Argonaute (AGO) proteins bind to short interfering RNAs (siRNAs) or microRNAs (miRNAs) and form the core of the RNA-induced silencing complex (RISC). Although the function of the AGO proteins in effecting gene silencing is well known, the individual functions of the four members, AGO1-AGO4 in antiviral immunity has remained elusive. A new study published recently reports the novel role of AGO4 protein in the antiviral defense pathway in mammals. This discovery offers a potential “universal” drug target for antiviral treatments in the future.
RNA interference provides innate immunity against invading viruses in plants and invertebrates. In mammals, viral RNAs have been found to elicit interferon (IFN) response following their recognition by specialized receptors. The presence of antiviral RNAi pathways in mammals was a topic of debate until two seminal Science papers published in 2013 had confirmed its existence. Since then, researchers have investigated how these antiviral systems complement or cooperate with each other. In mammals, AGO2 is the catalytically active endonuclease that is essential for processing small RNAs. The other AGO proteins, AGO1, 3 and 4 are thought to be redundant and the knowledge about their other functions is lacking.
Now, a collaborative study headed by the research group of Dr. Kate L. Jeffrey from Massachusetts General Hospital has discovered that AGO4 is essential for antiviral defense. Following up on an earlier study that implicated AGO2 in defending against influenza and other viruses in mammals in an IFN independent-manner, the authors had set out to investigate the antiviral functions of the other three members.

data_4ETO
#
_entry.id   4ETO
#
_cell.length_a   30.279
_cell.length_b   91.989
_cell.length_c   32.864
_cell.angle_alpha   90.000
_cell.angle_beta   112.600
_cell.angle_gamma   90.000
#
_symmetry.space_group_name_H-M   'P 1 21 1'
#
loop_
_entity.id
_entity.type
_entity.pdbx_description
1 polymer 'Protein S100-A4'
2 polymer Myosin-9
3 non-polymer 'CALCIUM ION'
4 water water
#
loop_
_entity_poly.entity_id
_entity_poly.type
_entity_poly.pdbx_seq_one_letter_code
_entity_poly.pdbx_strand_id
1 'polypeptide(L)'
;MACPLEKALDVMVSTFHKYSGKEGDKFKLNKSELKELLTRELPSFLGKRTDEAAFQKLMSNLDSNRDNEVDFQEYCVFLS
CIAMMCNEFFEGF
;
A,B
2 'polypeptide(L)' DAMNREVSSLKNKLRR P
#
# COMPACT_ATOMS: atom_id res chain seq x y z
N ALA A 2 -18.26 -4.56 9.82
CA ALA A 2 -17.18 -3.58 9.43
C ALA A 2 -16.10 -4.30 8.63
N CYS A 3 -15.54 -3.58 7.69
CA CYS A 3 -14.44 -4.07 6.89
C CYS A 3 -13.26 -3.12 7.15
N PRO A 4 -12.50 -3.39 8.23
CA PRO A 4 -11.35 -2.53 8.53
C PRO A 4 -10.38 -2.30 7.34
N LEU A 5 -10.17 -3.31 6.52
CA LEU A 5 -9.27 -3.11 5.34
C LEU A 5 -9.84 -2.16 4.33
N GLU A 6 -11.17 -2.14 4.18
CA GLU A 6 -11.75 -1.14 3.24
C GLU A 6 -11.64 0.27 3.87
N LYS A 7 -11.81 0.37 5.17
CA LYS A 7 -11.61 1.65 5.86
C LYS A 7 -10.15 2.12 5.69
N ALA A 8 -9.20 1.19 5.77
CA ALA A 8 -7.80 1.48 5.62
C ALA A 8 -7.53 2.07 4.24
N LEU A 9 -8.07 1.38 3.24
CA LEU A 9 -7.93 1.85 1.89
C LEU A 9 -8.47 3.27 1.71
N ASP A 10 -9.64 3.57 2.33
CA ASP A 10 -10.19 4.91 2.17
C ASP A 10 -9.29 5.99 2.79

AGO4 was found to be abundant in the IFN-producing innate immune cells such as macrophages, monocytes, dendritic cells, and granulocytes than other counterparts. By promoting IFN after infection, AGO4 performed antiviral defense activity, especially against some RNA viruses in an IFN-dependent manner. Its absence from specific immune cells resulted in hypersusceptibility to influenza A, vesicular stomatitis virus, and encephalomyocarditis infections. This suggests that increasing the levels of AGO4 could be a potential treatment to contain viral infections. “The goal is to understand how our immune system works so we can create treatments that work against a range of viruses, rather than just vaccines against a particular one,” said Dr. Jeffrey.
Interestingly, AGO4 deficient cells showed increased viral titers in the IFN compromised cells. This demonstrated that AGO4 could achieve the ability to suppress viruses even without the IFN pathway (IFN-independent). The authors found higher levels of AGO-loaded virus-derived short interfering RNAs (vsiRNAs), the molecular marker of antiviral RNAi in macrophages infected with Influenza lacking the IFN and RNAi suppressor, NS1. These levels decreased in AGO4 deficient cells, demonstrating the antiviral RNAi activity of the protein.
In summary, the study has discovered the unique and powerful antiviral defense role performed by AGO4 in mammals. The next steps are to “determine how broad spectrum this is to any virus type,” said Dr. Jeffrey. “Then we need to discover how to boost AGO4 to ramp up protection against viral infections”. The study was published in Cell Reports.
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